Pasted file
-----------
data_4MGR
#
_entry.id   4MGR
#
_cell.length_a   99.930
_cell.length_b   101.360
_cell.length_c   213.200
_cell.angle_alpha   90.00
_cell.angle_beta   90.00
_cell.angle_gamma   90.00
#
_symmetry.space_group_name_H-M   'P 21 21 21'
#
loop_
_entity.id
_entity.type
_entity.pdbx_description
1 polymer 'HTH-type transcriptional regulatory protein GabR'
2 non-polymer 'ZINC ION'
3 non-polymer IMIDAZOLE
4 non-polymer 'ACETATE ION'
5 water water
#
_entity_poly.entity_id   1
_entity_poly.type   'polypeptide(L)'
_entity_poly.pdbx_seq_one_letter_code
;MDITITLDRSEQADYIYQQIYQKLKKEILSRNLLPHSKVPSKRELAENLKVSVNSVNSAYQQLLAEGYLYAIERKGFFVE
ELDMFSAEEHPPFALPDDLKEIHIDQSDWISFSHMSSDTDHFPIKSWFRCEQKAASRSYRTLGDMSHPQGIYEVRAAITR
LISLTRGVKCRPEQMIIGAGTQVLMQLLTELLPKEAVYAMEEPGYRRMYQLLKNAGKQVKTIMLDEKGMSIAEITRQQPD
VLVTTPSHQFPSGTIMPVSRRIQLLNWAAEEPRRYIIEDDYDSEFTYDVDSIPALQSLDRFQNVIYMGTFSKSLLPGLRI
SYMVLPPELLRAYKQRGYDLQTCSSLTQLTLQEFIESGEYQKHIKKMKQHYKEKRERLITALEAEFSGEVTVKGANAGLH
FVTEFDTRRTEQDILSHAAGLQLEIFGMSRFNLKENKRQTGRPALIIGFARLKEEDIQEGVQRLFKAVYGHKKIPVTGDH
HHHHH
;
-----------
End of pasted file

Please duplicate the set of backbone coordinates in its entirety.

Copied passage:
data_4MGR
#
_entry.id   4MGR
#
_cell.length_a   99.930
_cell.length_b   101.360
_cell.length_c   213.200
_cell.angle_alpha   90.00
_cell.angle_beta   90.00
_cell.angle_gamma   90.00
#
_symmetry.space_group_name_H-M   'P 21 21 21'
#
loop_
_entity.id
_entity.type
_entity.pdbx_description
1 polymer 'HTH-type transcriptional regulatory protein GabR'
2 non-polymer 'ZINC ION'
3 non-polymer IMIDAZOLE
4 non-polymer 'ACETATE ION'
5 water water
#
_entity_poly.entity_id   1
_entity_poly.type   'polypeptide(L)'
_entity_poly.pdbx_seq_one_letter_code
;MDITITLDRSEQADYIYQQIYQKLKKEILSRNLLPHSKVPSKRELAENLKVSVNSVNSAYQQLLAEGYLYAIERKGFFVE
ELDMFSAEEHPPFALPDDLKEIHIDQSDWISFSHMSSDTDHFPIKSWFRCEQKAASRSYRTLGDMSHPQGIYEVRAAITR
LISLTRGVKCRPEQMIIGAGTQVLMQLLTELLPKEAVYAMEEPGYRRMYQLLKNAGKQVKTIMLDEKGMSIAEITRQQPD
VLVTTPSHQFPSGTIMPVSRRIQLLNWAAEEPRRYIIEDDYDSEFTYDVDSIPALQSLDRFQNVIYMGTFSKSLLPGLRI
SYMVLPPELLRAYKQRGYDLQTCSSLTQLTLQEFIESGEYQKHIKKMKQHYKEKRERLITALEAEFSGEVTVKGANAGLH
FVTEFDTRRTEQDILSHAAGLQLEIFGMSRFNLKENKRQTGRPALIIGFARLKEEDIQEGVQRLFKAVYGHKKIPVTGDH
HHHHH
;